£10m gift secures RA Schools’ future

The Royal Academy Schools, the oldest art school in the country, has secured its future thanks to a gift of £10m from the heir of Tetra Pak millionaire Hans Rausing, Hans Kristian Rausing, and his wife.

The schools buildings will be renamed the Julia and Hans Rausing campus in honour of the donation from their charitable foundation.

“One of the founding purposes of the Royal Academy was to provide a school of art to train the next generation of artists” said Christopher Le Brun, president of the Royal Academy. “250 years later, the Royal Academy Schools is one of the best in the world. This major gift from Julia and Hans Rausing will ensure its success for the next 250 years.”

The gift means that £11.5m of the £15m needed has been raised to upgrade the schools within their Grade II* listed 1768 building, restoring studios and adding workshops as well as, for the first time, a library, said the Keeper of the RA, Rebecca Salter.

Last year the RA, which receives no public subsidy, celebrated its 250thanniversary with a new £56m David Chipperfield designed extension. This year sees the 250th anniversary of the founding of the schools, and the schools extension will complete Chipperfield’s masterplan for the RA. Work is expected to start in 2021 and to take two years to complete.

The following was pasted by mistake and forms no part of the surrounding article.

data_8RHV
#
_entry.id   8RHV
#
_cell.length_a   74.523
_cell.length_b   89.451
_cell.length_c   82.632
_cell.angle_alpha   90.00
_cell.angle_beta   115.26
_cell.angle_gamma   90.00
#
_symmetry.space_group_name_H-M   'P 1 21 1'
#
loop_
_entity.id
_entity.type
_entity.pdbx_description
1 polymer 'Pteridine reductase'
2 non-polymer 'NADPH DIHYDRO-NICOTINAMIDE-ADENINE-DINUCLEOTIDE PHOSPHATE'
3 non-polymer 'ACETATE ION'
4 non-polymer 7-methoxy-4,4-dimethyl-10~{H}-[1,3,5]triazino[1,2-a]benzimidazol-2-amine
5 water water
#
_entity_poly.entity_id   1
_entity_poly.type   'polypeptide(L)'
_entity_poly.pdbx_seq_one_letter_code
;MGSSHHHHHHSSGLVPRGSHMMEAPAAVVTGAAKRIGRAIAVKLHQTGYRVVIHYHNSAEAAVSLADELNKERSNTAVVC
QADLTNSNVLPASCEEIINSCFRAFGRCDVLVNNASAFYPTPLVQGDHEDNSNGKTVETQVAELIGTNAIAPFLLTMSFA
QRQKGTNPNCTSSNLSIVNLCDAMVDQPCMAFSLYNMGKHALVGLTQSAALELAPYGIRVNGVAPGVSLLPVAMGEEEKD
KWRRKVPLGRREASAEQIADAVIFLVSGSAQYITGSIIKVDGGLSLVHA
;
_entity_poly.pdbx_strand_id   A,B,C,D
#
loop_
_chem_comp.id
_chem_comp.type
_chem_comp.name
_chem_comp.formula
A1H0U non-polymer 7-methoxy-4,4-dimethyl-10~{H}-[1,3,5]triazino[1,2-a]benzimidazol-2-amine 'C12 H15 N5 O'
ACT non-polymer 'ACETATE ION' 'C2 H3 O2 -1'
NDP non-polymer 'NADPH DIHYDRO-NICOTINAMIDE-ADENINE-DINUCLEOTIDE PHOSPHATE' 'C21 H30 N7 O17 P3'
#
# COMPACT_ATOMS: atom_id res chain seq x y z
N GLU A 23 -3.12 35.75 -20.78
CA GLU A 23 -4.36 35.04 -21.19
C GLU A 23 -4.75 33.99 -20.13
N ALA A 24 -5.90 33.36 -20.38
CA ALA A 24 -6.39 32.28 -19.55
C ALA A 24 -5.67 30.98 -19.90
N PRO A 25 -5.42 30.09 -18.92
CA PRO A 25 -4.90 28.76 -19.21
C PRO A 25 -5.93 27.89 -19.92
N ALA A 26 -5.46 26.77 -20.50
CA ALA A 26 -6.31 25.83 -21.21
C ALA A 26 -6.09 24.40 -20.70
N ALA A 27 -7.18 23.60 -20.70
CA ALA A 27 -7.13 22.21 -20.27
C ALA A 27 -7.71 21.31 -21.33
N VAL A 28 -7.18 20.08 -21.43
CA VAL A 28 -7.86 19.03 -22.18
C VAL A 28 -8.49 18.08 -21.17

The RA Schools is a post graduate college which has no more than 17 students in each of its three years, and is entirely free to the students, supported by the proceeds of the annual Summer Exhibition. Studios such as the life drawing room, on whose benches Turner and Constable studied as students, and the original Sydney Smirke architecture (much of which has been hidden behind mezzanines and false walls) will be restored within their listed status, with the central cast corridor that joins the two public buildings now open to public passage.

“When we started talking about the masterplan and the renewal of the Royal Academy there was one major thing we wanted to do, and that’s to bring the Academy back as an academy” said Le Brun.

“Because the general perception is we are a set of exhibition galleries – the most wonderful exhibition programme you could imagine – but in fact it was our policy to rebalance the academy to that the education of young people and the opening up of the academy in all its aspects could be the future focus.”

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